#SBS24 next month in Manchester! Welcome Wembley Stadium, Oxford United, Juventus FC, Sodexo Live!, Croke Park, Sviby, Stadio Algarve, Keppie Design, Everbank Stadium, Kulture City, PAM, Duracell/Procell, Trusts Arena, Worldpay, Suncorp Stadium... Join them
Driving your revenues, sustainability and fan experience: #SBS24 – 15th annual TheStadiumBusiness Summit in Manchester on 17-18-19 June

Design & Development

Concept presented for revamped Estadio Centenario

Featured image credit: AUF

The first indication has been presented of how a redeveloped Estadio Centenario could look for a 2030 FIFA World Cup final held under the four-nation South American bid proposal.

Located in the Uruguayan capital, Montevideo, the Estadio Centenario is being targeted for the 2030 World Cup final in a repeat of the role it played during the inaugural World Cup in 1930, which Uruguay hosted.

The first initial concept of a redeveloped Centenario was presented yesterday (Thursday) at a gathering organised by Uruguayan newspaper, Búsqueda, including Uruguayan sports officials and South American Football Confederation (CONMEBOL) executives.

Developed by construction company Saceem and architecture firm Gómez Platero, the concept sets out how the Centenario, which was developed for the 1930 World Cup, could be expanded from its current capacity of around 60,000 to the 80,000 figure needed for a present-day World Cup final.

For the first stage of the expansion, it is proposed that the surface of the playing field will be lowered to add a new tier of seating, initially bringing capacity up to 72,000. Notably, the project will also see the addition of a roof covering all seated areas, with space made available to retain the stadium’s iconic 100-metre tower – Torre de los Homenajes.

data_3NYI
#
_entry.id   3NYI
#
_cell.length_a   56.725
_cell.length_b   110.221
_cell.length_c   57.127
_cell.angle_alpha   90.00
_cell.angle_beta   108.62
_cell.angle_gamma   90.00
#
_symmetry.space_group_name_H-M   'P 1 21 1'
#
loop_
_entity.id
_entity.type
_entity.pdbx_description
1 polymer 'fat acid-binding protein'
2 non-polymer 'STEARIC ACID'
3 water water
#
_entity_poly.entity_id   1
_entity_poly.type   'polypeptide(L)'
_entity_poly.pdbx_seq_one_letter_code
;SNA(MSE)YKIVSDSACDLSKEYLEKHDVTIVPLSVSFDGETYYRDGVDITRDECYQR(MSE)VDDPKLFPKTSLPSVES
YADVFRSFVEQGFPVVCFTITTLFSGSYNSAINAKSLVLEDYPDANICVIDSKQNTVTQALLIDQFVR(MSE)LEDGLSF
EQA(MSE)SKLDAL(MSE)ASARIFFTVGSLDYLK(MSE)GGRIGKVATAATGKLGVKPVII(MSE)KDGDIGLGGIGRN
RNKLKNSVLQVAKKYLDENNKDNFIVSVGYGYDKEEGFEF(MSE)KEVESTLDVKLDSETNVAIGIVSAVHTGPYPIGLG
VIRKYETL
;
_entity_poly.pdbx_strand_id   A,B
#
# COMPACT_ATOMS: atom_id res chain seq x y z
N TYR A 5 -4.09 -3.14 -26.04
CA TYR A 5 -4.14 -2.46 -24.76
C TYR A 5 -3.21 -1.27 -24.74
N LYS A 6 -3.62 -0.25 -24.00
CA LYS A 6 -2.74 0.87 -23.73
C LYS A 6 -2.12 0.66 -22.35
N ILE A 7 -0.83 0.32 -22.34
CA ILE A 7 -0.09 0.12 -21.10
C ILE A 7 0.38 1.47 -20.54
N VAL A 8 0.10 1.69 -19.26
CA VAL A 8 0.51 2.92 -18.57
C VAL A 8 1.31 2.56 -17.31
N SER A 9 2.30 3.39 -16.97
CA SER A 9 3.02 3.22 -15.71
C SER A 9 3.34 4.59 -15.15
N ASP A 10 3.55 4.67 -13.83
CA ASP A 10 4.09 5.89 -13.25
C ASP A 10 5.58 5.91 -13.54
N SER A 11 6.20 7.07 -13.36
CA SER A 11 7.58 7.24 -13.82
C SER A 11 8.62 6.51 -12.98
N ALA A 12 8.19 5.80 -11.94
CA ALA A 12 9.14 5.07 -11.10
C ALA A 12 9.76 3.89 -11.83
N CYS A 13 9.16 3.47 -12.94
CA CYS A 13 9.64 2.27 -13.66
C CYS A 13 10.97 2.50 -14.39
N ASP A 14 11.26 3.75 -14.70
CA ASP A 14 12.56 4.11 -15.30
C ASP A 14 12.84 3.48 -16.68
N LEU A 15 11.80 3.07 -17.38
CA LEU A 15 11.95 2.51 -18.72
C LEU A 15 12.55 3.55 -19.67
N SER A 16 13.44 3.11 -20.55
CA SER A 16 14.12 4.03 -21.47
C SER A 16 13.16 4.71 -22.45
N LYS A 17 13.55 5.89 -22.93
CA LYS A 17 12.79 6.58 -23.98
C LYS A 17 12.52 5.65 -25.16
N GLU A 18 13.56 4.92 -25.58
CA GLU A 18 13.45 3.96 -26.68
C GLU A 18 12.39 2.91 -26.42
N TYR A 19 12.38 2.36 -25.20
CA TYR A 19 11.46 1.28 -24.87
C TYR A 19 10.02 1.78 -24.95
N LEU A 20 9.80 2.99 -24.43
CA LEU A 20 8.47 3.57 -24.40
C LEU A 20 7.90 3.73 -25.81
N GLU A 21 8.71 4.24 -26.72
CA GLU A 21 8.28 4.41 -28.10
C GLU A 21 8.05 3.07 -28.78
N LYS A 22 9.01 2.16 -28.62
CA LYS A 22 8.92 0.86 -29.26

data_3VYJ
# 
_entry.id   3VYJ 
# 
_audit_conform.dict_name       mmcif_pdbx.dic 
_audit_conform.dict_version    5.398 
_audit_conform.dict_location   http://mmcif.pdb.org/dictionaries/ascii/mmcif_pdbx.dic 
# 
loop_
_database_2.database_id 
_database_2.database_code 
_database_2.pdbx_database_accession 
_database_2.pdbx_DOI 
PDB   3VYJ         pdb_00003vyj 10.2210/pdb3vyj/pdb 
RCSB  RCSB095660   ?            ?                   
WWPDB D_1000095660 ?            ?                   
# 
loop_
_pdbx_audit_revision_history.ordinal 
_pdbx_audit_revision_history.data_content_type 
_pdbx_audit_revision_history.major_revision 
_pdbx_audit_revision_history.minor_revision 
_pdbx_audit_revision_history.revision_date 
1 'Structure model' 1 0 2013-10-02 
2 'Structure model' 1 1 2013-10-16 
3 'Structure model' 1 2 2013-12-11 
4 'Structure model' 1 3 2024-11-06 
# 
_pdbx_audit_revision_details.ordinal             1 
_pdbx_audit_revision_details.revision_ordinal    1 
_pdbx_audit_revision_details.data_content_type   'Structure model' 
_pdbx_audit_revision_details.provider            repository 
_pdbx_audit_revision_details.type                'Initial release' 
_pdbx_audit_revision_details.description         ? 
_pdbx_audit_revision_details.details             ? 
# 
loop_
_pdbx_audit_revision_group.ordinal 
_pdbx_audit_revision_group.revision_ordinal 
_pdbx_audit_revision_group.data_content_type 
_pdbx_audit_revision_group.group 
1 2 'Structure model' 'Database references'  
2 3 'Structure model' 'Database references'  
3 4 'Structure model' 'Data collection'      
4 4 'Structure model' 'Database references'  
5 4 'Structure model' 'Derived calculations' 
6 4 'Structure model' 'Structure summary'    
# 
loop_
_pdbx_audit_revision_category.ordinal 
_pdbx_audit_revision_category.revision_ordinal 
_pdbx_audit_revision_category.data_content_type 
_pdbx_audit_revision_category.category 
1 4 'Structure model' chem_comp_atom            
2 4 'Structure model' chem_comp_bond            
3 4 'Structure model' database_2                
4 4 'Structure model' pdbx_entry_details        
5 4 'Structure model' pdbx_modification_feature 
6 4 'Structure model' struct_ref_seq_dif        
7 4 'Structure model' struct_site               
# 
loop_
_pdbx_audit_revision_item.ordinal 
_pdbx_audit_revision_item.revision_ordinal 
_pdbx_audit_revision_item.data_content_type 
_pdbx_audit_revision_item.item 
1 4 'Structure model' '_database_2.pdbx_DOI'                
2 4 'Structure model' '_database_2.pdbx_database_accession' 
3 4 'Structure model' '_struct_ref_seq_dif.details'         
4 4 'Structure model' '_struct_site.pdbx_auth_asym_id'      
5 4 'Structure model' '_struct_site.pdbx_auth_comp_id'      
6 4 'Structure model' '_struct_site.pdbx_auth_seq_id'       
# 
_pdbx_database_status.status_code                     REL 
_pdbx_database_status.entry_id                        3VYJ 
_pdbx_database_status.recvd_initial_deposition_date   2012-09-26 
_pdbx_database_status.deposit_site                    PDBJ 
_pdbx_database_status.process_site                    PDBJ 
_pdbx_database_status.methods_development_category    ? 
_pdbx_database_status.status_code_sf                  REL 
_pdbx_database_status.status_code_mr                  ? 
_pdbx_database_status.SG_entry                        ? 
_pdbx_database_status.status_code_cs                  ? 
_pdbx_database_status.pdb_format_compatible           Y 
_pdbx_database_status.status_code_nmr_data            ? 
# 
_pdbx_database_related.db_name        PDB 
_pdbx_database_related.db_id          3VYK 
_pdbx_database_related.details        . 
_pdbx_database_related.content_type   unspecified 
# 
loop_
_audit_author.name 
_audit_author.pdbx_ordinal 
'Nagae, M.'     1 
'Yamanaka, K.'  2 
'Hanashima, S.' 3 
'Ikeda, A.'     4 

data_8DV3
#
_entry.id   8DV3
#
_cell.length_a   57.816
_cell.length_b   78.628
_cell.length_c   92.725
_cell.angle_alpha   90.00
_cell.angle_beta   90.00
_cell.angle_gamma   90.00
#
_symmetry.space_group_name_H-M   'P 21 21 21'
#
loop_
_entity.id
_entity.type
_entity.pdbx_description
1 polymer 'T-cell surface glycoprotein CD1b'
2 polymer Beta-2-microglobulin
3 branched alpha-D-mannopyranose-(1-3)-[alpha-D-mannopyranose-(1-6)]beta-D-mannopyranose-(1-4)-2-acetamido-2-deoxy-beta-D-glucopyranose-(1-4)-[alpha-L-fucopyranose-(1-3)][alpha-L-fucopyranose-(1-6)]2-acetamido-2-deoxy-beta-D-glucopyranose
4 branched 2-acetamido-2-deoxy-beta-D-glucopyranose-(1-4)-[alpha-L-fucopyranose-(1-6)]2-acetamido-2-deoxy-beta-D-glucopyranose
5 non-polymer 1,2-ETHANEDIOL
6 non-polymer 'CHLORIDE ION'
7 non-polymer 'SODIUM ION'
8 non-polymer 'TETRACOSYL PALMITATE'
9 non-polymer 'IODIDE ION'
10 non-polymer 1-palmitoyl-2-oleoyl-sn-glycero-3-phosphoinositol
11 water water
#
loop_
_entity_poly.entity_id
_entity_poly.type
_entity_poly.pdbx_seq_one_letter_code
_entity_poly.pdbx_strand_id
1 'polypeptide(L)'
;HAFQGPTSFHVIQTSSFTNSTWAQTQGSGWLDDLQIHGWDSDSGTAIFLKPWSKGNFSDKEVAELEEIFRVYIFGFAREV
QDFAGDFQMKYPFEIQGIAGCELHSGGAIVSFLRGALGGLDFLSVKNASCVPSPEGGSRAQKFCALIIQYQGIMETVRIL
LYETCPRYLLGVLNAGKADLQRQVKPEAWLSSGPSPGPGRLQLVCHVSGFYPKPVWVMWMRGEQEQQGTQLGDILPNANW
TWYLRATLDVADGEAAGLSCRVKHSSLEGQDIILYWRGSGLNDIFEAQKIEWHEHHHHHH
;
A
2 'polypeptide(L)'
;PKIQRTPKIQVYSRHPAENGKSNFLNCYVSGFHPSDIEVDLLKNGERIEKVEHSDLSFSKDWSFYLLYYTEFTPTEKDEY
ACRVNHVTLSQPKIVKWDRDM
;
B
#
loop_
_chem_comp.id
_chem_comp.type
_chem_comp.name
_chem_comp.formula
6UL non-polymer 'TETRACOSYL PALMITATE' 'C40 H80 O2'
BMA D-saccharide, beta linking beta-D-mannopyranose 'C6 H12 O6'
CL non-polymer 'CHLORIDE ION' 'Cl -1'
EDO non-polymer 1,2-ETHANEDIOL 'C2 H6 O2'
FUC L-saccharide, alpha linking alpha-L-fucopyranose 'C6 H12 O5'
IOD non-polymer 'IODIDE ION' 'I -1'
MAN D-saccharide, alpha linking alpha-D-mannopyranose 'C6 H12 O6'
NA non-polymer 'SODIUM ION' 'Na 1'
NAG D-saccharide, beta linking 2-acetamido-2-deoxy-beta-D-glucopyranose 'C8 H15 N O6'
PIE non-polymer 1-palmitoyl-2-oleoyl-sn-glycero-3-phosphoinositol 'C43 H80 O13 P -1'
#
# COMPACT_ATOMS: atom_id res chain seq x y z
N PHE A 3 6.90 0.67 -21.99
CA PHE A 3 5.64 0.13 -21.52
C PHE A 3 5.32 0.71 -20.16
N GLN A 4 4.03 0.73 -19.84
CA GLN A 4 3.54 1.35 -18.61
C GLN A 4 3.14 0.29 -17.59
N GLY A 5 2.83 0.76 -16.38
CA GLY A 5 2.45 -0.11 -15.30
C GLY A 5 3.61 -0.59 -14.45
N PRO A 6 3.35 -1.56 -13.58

Several giant video screens would also be introduced with yesterday’s presentation coming just weeks after a parliamentary gathering had heard that a call for design proposals had been issued.

CONMEBOL president, Alejandro Domínguez, insisted that regardless of the changes in government in the countries that make-up the bid team “everyone continues to assume the same responsibility”.

Ignacio Alonso, president of the Uruguayan Football Association (UAF), added: “Today I think we have nothing to envy regarding any other candidacy that is in front of us. Internally, Uruguay has that unity, it has a material reality that allows us to be very optimistic and no longer see as a chimera what at first seemed like a distant idea.”

CONMEBOL in April proposed 18 stadia for the continent’s four-nation bid for the 2030 World Cup, including an ‘Estadio CONMEBOL’ in Asunción, the capital of Paraguay. CONMEBOL holds its headquarters in Asunción, with Paraguay bidding for the World Cup alongside Argentina, Chile and Uruguay. Estadio CONMEBOL was front and centre of the governing body’s presentation of venues, with plans outlined for a 60,000-seat stadium.

Along with the Estadio CONMEBOL, the stadium plan for the World Cup bid also includes Paraguayan venues General Pablo Rojas (Asunción, 45,000); Antonio Aranda (Ciudad del Este, 28,000); Villa Alegre (Encarnación, 45.000); and Defensores del Chaco (Asunción, 45,000).

Argentina will play the dominant part in the bid with seven venues. These are: El Monumental (Buenos Aires, 83,000); Mario Alberto Kempes (Córdoba, 57,000); and three more venues in Buenos Aires – Único de La Plata (53,000); Libertadores de América (48,000) and Presidente Perón (42,000).

Argentina’s list is completed by Malvinas Argentinas (Mendoza, 42,000); and Único Madre de Ciudades (Santiago del Estero, 30,000).

Uruguay’s venues will be headlined by Estadio Centenario, along with the capital’s Campeón del Siglo and Gran Parque Central. Chile will also have three venues in the shape of Estadio Nacional and Estadio Monumental (Santiago) and Ester Roa (Concepción).

The 2030 World Cup bid was officially launched in February following an earlier gathering in August. Driven under the banners of ‘2030 Juntos’ and ‘Mundial Centenario’, the bid from the football associations of the four countries has been fully backed by CONMEBOL.

In November 2017, Argentina, Paraguay and Uruguay formalised a pact to launch a joint bid for the 2030 World Cup, with Chile later added to a four-nation bid in March 2019. While Uruguay hosted the inaugural World Cup, Chile staged the 1962 World Cup and Argentina was the destination for the 1978 tournament.

The World Cup was last held in South America when Brazil hosted the 2014 event and FIFA is expected to decide on the hosts at its 74th Congress in 2024.